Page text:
The present proposal is directed towards the development of a total care plan for BL based on the therapy demonstrated to be effective in an African setting, but also taking account of the potentially soluble problems that presently result in patients arriving at the treatment center with very advanced disease (solving this problem alone might well result in an average cure rate 10% higher) and developing methods to disseminate information about the curability of the disease to both the public, who need to seek medical consultation when their child is unwell, and primary and secondary care physicians who must recognize the possibility that the symptoms may be caused by BL (or another cancer). The fact that excellent results in the treatment of BL have already been obtained with protocol INCTR 03-06 essentially guarantees success of the project if the major outcome measure is the survival rate in BL, but improving the efficiency of the non-treatment aspects of care, namely educating members of the public to suspect the diagnosis, referring the patient to a center where an accurate diagnosis can be made and ensuring that treatment is given according to a previously designed plan (protocol) is highly likely to result in even better results than those obtained before. Although the emphasis will initially be on BL, as described above, a major advantage to developing effective approaches to educating the public as well as primary and secondary level health care providers about the symptoms of BL and when to refer cases to a hospital capable of delivering effective care, is that the same methods could also be used for many other cancers. By integrating district hospitals and potentially, primary care providers, into a regional healthcare network, designed to detect, treat and follow up all patients with BL, the health services would be strengthened, to the benefit of many other patients, and medical staff will have the advantage of greater communication, exchange of ideas and sharing of knowledge, but also will work more closely together to the advantage of a broader range of patients with cancer. Ensuring local sustainability will result in a greater reliance on the resources, including people power, within participating countries such that they will be able to more effectively manage their increasing cancer burden. In essence, this project will demonstrate the importance of careful application of the scientific method to the solution of problems in a real-time rather than in a virtual situation – i.e., it will both create and use knowledge directly in the care of patients, and not simply transfer information gained from high income countries to low income countries in the hope that the latter will be able to make use of it in some way. Without training in the scientific method, sufficient well trained health professionals, equipment, medicines and facilities, this is simply not possible.
Objectives:
1.To improve the access to care of patients with Burkitt lymphoma (BL) in selected regions in two East African countries, through the establishment of regional networks including all care levels (if successful, the methodology can be up-scaled to other regions and the principles applied to other cancers).
2.To improve the survival rate of BL at a population level in the demonstration regions through the application of lessons learned from the previous INCTR project carried out in Africa.
3.To develop a training program for health workers to be conducted in concert with patient care.
4.To ensure the sustainability of the program, financially, medically and academically (including the cultivation of a research ethos).
Methods: • There are several components to implementation, and these will be established in a stepwise fashion. The first 3 months of the project (phase I) will be devoted to implementation of the new protocol and creation of the network – without competent treatment centers, early diagnosis has no value. As soon as centers have been visited and educated in symptoms and signs that lead to a suspected diagnosis as well as how to refer patients, they will begin to apply this new knowledge, with resultant down-staging of referred patients.

Phase I (first 3 months of year 1): Establishment of the network, and planning for various components of the project including education and training of new staff members Doctors and nurses), development of the modified treatment protocol and data base. Developing and initiating the awareness campaign and referral guidelines and initiation of modified treatment protocol.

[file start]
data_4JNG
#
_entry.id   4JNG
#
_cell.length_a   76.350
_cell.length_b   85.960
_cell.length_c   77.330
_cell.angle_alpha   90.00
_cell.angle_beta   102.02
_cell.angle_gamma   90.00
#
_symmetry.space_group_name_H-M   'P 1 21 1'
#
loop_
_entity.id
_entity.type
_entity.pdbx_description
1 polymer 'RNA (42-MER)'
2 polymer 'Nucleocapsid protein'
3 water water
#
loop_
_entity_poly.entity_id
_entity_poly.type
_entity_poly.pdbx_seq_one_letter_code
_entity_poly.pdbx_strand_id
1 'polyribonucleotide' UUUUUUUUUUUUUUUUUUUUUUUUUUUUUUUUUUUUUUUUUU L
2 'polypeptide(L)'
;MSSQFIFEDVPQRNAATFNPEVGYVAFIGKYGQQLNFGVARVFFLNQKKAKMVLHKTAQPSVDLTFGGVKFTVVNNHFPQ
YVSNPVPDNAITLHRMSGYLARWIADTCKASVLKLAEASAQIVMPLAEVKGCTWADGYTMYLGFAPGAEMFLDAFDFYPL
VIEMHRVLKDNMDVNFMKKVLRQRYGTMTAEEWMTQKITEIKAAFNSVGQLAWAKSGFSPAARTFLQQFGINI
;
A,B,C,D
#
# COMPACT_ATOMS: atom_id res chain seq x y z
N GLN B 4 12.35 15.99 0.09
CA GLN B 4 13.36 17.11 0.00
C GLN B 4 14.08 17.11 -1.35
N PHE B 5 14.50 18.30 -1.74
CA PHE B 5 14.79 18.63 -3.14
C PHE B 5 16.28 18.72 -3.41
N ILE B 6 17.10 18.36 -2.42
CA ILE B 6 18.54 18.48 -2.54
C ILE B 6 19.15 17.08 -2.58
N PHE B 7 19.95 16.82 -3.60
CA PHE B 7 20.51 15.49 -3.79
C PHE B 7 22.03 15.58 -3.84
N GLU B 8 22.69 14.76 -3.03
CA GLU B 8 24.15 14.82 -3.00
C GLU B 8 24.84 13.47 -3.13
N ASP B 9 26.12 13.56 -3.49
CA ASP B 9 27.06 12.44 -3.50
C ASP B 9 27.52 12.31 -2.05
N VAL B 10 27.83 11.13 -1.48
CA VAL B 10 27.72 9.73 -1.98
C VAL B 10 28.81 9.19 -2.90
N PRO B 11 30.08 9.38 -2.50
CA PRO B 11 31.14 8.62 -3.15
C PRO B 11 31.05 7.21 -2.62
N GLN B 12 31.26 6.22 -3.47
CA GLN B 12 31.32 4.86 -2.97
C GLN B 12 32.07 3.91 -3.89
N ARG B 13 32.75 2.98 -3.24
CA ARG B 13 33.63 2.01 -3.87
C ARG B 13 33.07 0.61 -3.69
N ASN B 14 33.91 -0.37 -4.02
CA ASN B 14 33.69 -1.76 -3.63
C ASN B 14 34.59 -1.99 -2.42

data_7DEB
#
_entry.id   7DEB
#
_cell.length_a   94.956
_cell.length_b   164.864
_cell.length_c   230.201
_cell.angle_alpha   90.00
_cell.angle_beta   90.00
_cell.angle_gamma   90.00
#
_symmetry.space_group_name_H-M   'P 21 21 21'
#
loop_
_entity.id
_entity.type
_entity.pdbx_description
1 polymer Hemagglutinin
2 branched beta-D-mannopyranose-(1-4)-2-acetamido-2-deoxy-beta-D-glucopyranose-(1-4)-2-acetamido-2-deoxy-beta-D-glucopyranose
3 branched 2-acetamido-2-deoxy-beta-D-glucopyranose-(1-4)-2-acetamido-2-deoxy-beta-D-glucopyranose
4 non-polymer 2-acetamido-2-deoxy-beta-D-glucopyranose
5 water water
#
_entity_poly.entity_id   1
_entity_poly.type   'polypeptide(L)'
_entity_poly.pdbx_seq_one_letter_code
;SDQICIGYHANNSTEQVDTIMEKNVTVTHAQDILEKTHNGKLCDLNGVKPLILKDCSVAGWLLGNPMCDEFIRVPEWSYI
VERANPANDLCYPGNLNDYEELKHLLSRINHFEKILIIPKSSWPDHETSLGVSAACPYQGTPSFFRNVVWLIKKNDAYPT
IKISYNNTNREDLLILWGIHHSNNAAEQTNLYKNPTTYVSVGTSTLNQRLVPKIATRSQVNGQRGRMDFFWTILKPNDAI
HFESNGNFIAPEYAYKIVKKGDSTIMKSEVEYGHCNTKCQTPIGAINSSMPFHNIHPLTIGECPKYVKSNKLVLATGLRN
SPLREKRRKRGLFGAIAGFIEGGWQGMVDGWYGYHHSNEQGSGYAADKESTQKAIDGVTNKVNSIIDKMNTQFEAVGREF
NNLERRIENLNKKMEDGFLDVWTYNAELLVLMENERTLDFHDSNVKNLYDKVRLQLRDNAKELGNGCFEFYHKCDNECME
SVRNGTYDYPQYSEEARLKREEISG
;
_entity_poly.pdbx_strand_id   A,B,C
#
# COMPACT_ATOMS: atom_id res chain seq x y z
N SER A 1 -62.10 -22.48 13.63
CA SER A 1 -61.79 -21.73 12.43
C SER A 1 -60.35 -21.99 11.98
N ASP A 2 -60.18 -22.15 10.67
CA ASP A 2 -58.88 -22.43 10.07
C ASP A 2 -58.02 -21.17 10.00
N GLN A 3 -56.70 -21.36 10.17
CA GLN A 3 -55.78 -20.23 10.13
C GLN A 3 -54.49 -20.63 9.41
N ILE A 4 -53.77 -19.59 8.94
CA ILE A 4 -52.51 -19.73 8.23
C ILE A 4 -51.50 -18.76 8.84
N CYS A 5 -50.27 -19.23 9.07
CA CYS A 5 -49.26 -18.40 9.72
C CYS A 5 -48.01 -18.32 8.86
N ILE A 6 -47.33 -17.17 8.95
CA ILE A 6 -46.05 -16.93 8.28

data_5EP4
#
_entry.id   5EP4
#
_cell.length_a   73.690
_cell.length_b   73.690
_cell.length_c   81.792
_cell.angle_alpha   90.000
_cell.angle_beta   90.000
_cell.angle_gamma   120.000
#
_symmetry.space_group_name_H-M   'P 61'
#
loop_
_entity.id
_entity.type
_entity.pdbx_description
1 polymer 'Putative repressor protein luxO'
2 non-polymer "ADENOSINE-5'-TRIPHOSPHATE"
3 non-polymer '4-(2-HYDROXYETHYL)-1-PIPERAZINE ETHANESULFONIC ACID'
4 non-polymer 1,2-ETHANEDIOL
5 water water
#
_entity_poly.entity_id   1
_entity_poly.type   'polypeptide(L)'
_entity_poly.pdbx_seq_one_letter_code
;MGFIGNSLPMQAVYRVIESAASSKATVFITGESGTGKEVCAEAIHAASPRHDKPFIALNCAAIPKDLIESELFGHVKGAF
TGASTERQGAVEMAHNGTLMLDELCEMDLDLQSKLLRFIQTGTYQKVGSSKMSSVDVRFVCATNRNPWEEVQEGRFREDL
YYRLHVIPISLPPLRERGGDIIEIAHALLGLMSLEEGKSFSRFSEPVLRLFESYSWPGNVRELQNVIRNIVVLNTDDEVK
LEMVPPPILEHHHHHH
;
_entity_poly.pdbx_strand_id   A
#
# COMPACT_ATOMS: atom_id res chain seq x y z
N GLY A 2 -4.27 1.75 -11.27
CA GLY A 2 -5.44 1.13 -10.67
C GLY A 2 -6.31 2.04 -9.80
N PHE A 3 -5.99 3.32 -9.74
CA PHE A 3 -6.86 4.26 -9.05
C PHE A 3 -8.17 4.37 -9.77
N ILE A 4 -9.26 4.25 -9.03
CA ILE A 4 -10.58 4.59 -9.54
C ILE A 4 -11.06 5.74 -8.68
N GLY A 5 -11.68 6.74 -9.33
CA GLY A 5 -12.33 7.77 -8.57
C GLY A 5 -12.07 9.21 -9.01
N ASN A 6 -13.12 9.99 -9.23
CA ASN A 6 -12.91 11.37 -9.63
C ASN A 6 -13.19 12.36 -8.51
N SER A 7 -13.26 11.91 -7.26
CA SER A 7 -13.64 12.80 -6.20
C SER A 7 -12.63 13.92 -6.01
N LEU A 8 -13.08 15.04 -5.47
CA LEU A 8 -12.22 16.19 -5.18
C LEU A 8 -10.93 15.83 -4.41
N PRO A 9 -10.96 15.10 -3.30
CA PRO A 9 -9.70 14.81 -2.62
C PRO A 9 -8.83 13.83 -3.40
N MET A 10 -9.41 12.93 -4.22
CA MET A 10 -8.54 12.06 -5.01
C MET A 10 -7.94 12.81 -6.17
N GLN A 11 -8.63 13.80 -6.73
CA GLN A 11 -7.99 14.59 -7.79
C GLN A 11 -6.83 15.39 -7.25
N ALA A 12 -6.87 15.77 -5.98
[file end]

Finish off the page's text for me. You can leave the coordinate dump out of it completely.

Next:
Phase II (last 9 months of year 1 to the end of the project (the duration of which will depend on co-funders and success in fund raising). Continued expansion of the network, training of he public and general physicians and surgeons in the early recognition of BL and how and where to refer patients; continued treatment of BL at the two first centers, and, if possible, the development of funding for expansion to additional tertiary centers. With pledges already obtained, this is likely to be accomplished, but even if it is not, the establishment of two major treatment nodes in the network will have been a significant achievement.

Supervision of the project will ultimately be the undertaken by the Steering Committee (see remarks) but on a day to day basis, supervision of patient care will be the responsibility of the PIs in each participating center and, at project level, the Administrative and Clinical Coordinators

Reporting is built into all activities where reporting is necessary as well as reporting of the results of the overall project. The use of a data base for registering all patients on study (including patients seen at district hospitals prior to referral) and the toxicity and efficacy of treatment will provide detailed information on the numbers of patients referred, treated, and their outcome (follow up will be continued by INCTR after the first year is completed with the aid of co-funders). The project coordinators will report on a monthly basis to the Steering Committee. A structured report form for this purpose will be generated, which will include as many numerical indicators as is feasible, including the number of patients enrolled for treatment, the number referred for investigation in the regional networks, the number of health professionals trained, progress of public awareness campaign and education of primary and secondary care providers. Any additional Reporting required by OFID will be managed by the project coordinators and filed for future reference. Expenditure records will be kept at all centers to enable detailed financial reporting to be provided.
Progress: The first year of the project has been completed and was highly successful. The overall survival of over 200 patients treated at St Mary's Lacor is now 71% - an exceptionally good result for Africa. In addition, resources have been mobilized in both Tanzania and Uganda to train and educate the public and primary care providers in the importance of early detection.

A cancer registry has been established at Lacor, under the auspices of INCTR's registries program.
Future Plans: A new proposal is being written, which will build upon the work accomplished to date
Duration: Indefinite
Publications: An abstract was presented at the Lugano meeting on lymphomas and will be developed into a manuscript for submission.
Month: 12
Year: 2015
Last Update: 12/2014